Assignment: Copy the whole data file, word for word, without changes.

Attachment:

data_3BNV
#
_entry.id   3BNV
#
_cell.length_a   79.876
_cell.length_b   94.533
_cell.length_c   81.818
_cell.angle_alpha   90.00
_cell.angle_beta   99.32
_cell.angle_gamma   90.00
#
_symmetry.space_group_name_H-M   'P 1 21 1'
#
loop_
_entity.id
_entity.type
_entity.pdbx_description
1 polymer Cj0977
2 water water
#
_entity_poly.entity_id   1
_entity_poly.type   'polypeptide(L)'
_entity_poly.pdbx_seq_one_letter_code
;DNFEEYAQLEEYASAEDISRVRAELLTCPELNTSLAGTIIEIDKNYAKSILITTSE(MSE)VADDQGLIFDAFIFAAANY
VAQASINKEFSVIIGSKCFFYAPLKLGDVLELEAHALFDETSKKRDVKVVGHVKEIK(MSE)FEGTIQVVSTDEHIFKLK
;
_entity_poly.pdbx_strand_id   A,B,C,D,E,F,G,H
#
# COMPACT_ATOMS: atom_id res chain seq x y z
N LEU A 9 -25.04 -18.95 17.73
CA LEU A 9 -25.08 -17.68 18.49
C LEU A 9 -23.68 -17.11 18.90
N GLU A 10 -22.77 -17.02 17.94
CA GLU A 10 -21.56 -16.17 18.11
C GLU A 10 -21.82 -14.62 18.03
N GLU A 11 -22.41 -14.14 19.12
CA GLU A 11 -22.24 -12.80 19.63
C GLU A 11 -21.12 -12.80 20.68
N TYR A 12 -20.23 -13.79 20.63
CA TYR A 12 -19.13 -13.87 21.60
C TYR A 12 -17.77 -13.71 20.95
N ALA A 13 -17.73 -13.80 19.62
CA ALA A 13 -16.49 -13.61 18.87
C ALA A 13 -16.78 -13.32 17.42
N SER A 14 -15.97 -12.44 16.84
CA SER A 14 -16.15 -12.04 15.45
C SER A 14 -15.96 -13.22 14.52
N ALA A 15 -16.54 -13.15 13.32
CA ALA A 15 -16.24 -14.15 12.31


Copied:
data_3BNV
#
_entry.id   3BNV
#
_cell.length_a   79.876
_cell.length_b   94.533
_cell.length_c   81.818
_cell.angle_alpha   90.00
_cell.angle_beta   99.32
_cell.angle_gamma   90.00
#
_symmetry.space_group_name_H-M   'P 1 21 1'
#
loop_
_entity.id
_entity.type
_entity.pdbx_description
1 polymer Cj0977
2 water water
#
_entity_poly.entity_id   1
_entity_poly.type   'polypeptide(L)'
_entity_poly.pdbx_seq_one_letter_code
;DNFEEYAQLEEYASAEDISRVRAELLTCPELNTSLAGTIIEIDKNYAKSILITTSE(MSE)VADDQGLIFDAFIFAAANY
VAQASINKEFSVIIGSKCFFYAPLKLGDVLELEAHALFDETSKKRDVKVVGHVKEIK(MSE)FEGTIQVVSTDEHIFKLK
;
_entity_poly.pdbx_strand_id   A,B,C,D,E,F,G,H
#
# COMPACT_ATOMS: atom_id res chain seq x y z
N LEU A 9 -25.04 -18.95 17.73
CA LEU A 9 -25.08 -17.68 18.49
C LEU A 9 -23.68 -17.11 18.90
N GLU A 10 -22.77 -17.02 17.94
CA GLU A 10 -21.56 -16.17 18.11
C GLU A 10 -21.82 -14.62 18.03
N GLU A 11 -22.41 -14.14 19.12
CA GLU A 11 -22.24 -12.80 19.63
C GLU A 11 -21.12 -12.80 20.68
N TYR A 12 -20.23 -13.79 20.63
CA TYR A 12 -19.13 -13.87 21.60
C TYR A 12 -17.77 -13.71 20.95
N ALA A 13 -17.73 -13.80 19.62
CA ALA A 13 -16.49 -13.61 18.87
C ALA A 13 -16.78 -13.32 17.42
N SER A 14 -15.97 -12.44 16.84
CA SER A 14 -16.15 -12.04 15.45
C SER A 14 -15.96 -13.22 14.52
N ALA A 15 -16.54 -13.15 13.32
CA ALA A 15 -16.24 -14.15 12.31